8. Backing up to a remote device (piping to an rsh command)
          3. Restoring with cpio
            1. Different versions of cpio
            2. Byte-order problems
            3. Wrong header type
            4. Strange block size
            5. Full or partial restore, or table of contents only?
          4. cpio’s Restore Options
          5. Telling cpio Which Device to Use
          6. Examples of a cpio Restore
            1. Listing the files on a cpio volume
            2. Doing an entire filesystem restore
            3. Doing a pattern-match restore
            4. Renaming files interactively
            5. Other useful options
            6. Restoring to a different directory
          7. Using cpio’s “Directory Copy” Feature
        7. Backing Up and Restoring with the tar Utility
          1. Syntax of tar when Backing Up
          2. The Options to the tar Command
            1. Listing files on standard input
          3. Syntax of tar When Restoring
            1. Restoring selected parts of the archive
            2. Tricking tar into using wildcards during a restore
            3. Changing ownership, permissions, etc. during a restore
          4. Some Other Neat Things About tar
            1. Finding everything that’s under the directory
            2. Using tar to move a directory
            3. Restoring to an alternate location
        8. Backing Up and Restoring with the dd Utility
          1. Basic dd Options
            1. Option: specifying the input file
            2. Option: specifying the output file
            3. Option: specifying the block size
            4. Option: specifying the input and output block sizes separately
            5. Option: specifying the number of records to read
          2. Using dd to Copy a File or Raw Device
          3. Using dd to Convert Data
            1. Converting data to go into another command
            2. Converting data that is in the wrong format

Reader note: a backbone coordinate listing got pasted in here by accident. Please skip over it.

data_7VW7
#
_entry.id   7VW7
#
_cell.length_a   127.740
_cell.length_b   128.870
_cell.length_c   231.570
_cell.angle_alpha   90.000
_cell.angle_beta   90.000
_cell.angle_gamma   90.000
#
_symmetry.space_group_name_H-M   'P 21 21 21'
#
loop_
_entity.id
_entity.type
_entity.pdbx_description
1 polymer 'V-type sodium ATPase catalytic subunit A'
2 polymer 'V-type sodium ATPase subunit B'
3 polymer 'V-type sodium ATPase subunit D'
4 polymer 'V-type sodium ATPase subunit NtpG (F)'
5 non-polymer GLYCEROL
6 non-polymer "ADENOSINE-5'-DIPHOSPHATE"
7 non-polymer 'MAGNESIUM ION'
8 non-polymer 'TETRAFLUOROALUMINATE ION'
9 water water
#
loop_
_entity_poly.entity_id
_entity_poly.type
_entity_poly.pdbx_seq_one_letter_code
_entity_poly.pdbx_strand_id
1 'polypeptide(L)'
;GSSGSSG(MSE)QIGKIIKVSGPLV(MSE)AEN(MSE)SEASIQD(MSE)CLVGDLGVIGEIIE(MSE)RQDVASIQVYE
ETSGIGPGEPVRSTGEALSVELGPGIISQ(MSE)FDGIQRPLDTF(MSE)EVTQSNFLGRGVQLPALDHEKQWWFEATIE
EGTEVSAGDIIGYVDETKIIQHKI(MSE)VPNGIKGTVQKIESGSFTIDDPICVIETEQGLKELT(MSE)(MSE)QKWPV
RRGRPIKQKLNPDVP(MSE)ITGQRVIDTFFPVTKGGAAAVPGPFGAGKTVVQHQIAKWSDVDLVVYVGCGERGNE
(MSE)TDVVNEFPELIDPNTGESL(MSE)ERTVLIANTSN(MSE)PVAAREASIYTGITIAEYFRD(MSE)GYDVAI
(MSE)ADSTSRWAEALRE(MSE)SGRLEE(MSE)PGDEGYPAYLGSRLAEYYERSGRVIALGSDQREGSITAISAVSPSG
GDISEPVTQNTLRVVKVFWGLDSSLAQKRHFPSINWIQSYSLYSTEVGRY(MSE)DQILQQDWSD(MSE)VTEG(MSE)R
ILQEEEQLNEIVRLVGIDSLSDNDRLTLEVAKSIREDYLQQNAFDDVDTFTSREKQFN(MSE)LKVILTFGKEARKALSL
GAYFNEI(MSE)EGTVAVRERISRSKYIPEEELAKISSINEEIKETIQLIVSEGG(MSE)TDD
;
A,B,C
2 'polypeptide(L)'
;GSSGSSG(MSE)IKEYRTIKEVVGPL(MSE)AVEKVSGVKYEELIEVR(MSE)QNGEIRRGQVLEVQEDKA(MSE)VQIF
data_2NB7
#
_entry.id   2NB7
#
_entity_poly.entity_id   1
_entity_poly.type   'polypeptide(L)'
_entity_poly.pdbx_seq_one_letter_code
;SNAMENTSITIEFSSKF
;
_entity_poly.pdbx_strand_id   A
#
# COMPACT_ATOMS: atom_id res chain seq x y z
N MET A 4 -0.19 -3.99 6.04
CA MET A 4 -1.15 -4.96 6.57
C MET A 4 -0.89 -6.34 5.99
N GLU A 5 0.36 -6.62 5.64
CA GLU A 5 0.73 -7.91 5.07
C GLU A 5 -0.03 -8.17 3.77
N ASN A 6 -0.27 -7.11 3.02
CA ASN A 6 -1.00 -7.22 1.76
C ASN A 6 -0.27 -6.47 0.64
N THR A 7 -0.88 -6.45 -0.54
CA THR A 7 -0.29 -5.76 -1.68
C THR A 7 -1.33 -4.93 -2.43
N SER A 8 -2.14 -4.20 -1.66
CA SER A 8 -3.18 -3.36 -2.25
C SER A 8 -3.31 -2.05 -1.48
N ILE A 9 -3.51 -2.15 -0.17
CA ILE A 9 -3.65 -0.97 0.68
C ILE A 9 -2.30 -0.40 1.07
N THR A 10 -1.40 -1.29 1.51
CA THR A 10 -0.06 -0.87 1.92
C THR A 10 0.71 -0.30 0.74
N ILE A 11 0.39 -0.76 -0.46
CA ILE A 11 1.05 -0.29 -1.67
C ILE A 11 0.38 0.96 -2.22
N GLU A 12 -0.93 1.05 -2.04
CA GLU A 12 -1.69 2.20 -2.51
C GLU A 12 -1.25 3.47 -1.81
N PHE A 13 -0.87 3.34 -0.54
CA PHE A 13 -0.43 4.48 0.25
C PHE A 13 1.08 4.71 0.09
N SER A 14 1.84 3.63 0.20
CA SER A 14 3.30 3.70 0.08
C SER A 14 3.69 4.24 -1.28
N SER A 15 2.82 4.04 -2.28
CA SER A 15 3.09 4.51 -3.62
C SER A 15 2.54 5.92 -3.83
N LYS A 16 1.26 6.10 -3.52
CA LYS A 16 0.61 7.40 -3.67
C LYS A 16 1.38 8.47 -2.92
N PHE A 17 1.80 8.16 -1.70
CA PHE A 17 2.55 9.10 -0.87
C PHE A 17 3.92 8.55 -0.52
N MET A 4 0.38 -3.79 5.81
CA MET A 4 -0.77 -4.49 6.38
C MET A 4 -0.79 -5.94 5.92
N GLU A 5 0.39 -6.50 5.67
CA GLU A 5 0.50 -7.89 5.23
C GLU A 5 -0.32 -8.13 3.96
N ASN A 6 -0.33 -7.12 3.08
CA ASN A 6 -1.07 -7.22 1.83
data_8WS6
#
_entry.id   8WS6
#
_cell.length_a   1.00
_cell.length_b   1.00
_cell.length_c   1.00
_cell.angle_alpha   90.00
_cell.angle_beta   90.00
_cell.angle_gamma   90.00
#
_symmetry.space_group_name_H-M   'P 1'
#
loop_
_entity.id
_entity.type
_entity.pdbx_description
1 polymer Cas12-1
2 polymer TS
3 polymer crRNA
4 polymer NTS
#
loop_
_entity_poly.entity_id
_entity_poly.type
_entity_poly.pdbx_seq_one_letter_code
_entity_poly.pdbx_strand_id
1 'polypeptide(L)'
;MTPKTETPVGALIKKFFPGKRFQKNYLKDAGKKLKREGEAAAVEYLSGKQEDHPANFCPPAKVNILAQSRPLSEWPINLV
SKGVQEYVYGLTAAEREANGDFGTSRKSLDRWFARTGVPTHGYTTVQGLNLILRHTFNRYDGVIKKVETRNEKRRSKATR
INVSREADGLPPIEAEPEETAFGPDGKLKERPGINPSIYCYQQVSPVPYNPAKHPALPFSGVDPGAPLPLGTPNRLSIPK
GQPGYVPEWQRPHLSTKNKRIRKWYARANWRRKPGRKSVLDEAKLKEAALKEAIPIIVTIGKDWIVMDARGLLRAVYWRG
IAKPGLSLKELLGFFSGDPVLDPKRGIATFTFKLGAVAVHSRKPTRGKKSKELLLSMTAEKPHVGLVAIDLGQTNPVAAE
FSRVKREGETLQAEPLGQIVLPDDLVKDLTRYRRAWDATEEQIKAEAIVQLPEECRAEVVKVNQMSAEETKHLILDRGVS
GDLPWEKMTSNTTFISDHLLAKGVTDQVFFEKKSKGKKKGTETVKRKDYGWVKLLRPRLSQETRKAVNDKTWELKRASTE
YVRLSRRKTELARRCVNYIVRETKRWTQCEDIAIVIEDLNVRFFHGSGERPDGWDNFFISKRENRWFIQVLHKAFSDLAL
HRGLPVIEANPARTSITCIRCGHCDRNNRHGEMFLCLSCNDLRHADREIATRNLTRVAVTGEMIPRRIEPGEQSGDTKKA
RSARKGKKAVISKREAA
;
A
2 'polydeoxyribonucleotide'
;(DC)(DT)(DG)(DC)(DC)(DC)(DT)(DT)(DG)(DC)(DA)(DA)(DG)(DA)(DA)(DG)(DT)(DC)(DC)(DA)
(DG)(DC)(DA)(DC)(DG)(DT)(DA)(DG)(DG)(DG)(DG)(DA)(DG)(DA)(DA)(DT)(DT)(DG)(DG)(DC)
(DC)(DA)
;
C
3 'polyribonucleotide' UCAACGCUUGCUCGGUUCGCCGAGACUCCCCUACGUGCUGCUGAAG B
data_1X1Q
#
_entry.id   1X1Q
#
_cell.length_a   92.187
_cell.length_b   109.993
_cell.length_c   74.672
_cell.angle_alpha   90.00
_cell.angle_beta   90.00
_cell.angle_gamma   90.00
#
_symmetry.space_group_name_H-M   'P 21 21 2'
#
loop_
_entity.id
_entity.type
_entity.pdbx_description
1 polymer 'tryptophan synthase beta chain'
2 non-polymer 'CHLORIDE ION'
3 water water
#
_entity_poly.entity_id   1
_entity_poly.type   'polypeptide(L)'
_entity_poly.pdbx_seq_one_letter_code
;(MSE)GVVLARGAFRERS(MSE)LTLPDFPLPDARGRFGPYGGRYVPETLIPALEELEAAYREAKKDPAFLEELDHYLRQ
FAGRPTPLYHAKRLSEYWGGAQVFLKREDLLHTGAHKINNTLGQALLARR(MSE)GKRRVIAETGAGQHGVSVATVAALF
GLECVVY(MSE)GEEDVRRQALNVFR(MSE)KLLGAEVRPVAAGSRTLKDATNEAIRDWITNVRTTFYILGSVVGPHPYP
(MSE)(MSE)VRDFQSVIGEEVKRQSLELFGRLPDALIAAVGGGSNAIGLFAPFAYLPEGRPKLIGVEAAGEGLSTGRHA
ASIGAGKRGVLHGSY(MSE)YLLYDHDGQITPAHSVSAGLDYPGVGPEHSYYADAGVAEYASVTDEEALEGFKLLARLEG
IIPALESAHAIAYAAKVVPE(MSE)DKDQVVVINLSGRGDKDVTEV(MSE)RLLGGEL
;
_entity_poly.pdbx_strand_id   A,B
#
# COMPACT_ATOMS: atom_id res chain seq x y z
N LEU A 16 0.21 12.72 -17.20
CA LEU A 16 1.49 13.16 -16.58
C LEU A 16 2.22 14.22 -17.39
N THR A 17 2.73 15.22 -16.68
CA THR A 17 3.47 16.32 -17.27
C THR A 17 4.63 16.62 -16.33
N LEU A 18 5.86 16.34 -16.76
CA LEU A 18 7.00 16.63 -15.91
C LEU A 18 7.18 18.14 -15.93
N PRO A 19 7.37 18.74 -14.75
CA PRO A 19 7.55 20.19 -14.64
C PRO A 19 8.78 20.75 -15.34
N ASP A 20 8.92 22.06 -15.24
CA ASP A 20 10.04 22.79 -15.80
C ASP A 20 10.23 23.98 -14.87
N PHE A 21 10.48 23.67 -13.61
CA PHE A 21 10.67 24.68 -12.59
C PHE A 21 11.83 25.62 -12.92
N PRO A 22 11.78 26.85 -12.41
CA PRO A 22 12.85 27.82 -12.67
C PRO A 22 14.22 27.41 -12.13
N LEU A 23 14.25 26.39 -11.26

4. Using dd and rsh (or ssh) as a Conduit Between Systems
            1. Reading a backup on a remote device
            2. Writing a backup to a remote device
            3. If you are not able to use rsh
          5. Using dd to Determine the Block Size of a Tape
          6. Using dd to Figure out the Backup Format
        9. Comparing tar, cpio, and dump
        10. How Do I Read This Volume?
          1. Prepare in Advance
          2. Wrong Media Type
          3. Bad or Dirty Drive
          4. Different Drive Types
          5. Wrong Compression Setting/Type
          6. The Little Endian That Couldn’t
          7. Block Size (Tape Volumes Only)
            1. What is a block and why should I care?
            2. Determine the blocking factor
            3. AIX and its 512-byte block size
          8. Unknown Backup Format
          9. Different Backup Format
          10. Damaged Volume
            1. The badtar utility
            2. Reading a “flaky” tape
            3. Send me your tips!
          11. Multiple Partitions on a Tape
          12. If at First You Don’t Succeed . . .
      2. 4. Free Backup Utilities
        1. The hostdump.sh Utility
        2. The infback.sh, oraback.sh, and syback.sh Utilities
        3. A Really Fast tar Utility: star
        4. Recording Configuration Data: The SysAudit Utility
        5. Displaying Host Information: The SysInfo Utility
        6. Performing Remote Detections: The queso Utility
        7. Mapping Your Network: The nmap Utility
        8. AMANDA
          1. AMANDA Features
          2. Future Capabilities of AMANDA
          3. AMANDA Resources
          4. Installing AMANDA
            1. Install related packages
            2. Perform preliminary setup
            3. Configure the AMANDA build
            4. Build and install AMANDA
          5. Configuring AMANDA
            1. Decide on a tape server
            2. Decide which tape devices to use
            3. Decide whether to use compression
            4. Decide where the holding space will be
            5. Compute your dump cycle
            6. Copy and edit the default configuration file
            7. Configure the holding disk
            8. Configure tape devices and label tapes
            9. Configure backup clients
            10. Test and debug setup
          6. Operating AMANDA